The other day I was asked by someone whom I consider to be a close friend what I think the phrase “The American Dream” truly means. I thought about it, mulling it over in my mind, and finally said, “it means whatever you want it to mean”. He looked at me and, without hesitation responded with, “okay, but this is for a project so answer the question correctly”.
This entire transaction made me question a lot of things not only in my life but in the lives of those around me. “What am I doing not only with my life but also with right now?” “How am I living out my American Dream?” and “Do I even know my American Dream?”
Vanity Fair states that the American dream, when not defined by wealth or status, is used to describe success and achievements. This American Dream, this idea that inspired a nation, like everything, grew corrupt, its original meaning and purpose now that of mere monetary value and worth. Was this country not created on the dream of being happy despite wealth and money? How can we come so far from who we once were? When did we lose our way? Was it one defining moment? Or perhaps it was a series of moments that defined us?
On society’s standards, one cannot be happy until they are considered wealthy. What defines wealthy? Determining wealth surely cannot be determined merely by income or social status. The amount of clothing one has or the size of their house cannot be indicators of success. Too many times people overwork themselves under the illusion that what they are doing is best for themselves and for their family when in reality they are doing nothing more that hurting themselves in an obscene and upsetting way.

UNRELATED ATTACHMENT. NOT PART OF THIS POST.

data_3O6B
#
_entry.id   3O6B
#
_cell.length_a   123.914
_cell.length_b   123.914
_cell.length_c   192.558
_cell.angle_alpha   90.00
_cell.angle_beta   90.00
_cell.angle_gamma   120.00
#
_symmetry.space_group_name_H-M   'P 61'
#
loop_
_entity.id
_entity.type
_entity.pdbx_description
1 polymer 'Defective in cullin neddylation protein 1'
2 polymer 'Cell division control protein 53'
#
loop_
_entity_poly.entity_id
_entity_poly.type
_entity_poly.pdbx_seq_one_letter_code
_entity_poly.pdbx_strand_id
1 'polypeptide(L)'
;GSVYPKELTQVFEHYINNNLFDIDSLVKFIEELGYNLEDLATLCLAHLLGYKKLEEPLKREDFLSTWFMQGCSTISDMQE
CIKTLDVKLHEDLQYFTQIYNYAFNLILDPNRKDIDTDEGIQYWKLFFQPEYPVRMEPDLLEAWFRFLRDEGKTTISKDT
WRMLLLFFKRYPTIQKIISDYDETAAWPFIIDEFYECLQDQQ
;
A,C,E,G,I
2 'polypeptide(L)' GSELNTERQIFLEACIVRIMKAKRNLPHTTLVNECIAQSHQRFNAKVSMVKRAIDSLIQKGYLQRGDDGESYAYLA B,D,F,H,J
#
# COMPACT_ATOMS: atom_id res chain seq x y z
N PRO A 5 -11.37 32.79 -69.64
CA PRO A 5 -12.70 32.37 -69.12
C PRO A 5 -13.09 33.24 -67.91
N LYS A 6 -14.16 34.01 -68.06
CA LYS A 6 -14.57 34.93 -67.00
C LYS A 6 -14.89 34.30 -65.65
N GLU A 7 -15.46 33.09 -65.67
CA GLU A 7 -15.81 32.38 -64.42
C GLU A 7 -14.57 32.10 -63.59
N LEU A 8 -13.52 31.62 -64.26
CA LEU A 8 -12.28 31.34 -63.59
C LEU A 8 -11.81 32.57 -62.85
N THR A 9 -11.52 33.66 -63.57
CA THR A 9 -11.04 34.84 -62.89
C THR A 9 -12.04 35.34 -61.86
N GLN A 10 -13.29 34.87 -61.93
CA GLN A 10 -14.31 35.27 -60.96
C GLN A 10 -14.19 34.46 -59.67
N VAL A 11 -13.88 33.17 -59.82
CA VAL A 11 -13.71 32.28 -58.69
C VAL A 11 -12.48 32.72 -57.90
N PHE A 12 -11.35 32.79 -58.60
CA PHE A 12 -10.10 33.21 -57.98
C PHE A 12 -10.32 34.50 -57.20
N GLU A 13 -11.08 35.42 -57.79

I have seen firsthand families who, after working a long day making below minimum wage, come home to their houses with a smile. Parents who, although they are not the richest in terms of money, have the richest hearts. Children who know that they are loved by parents that do not spend every waking second at work. Families who, although they appear to have very little, have so much more than the majority of America.
James Turslow Adams wrote in his book “The Epic of America” that the American Dream is “that dream of a land in which life should be better and richer and fuller for everyone, with opportunity for each according to ability or achievement … It is not a dream of motor cars and high wages merely, but a dream of social order in which each man and each woman shall be able to attain to the fullest stature of which they are innately capable, and be recognized by others for what they are, regardless of the fortuitous circumstances of birth or position. [italics added]” (p.214-215).
The American Dream does not have to be that of only wealth. It does not have to be a competition to get the most money, leaving those closest to you feeling neglected and saddened by your obsession with status. The American Dream does not have to tear families and friends apart.
I have included two videos in this post. The first is a music video from the band MKTO and the second is from the band Casting Crowns (please bear with the second video. It’s from the late 2000’s so its very… retro). Both are named “American Dream” and both tell similar stories of how far America has come from realizing that the commonly accepted “Dream” of wealth which everyone hopes to achieve is truly nothing more than a nightmare in disguise. Both videos show that following the American Dream is to follow your heart, following the American Dream is following what you love.
So now I ask you. What is your American Dream? Is it that of monetary value. Does your life mean nothing more than working to get money so provide for yourself of for your family? Or is your American Dream of love, loving yourself, loving others, doing what you love? Sometimes it is so easy to get swept away in the idea that if we have just a little more money we will be happy but I know that happiness does not come from money, happiness comes from being with those we love and doing what we love.
So what is it? What is your American Dream?
James Turslow Adams: The Epic of America (1931).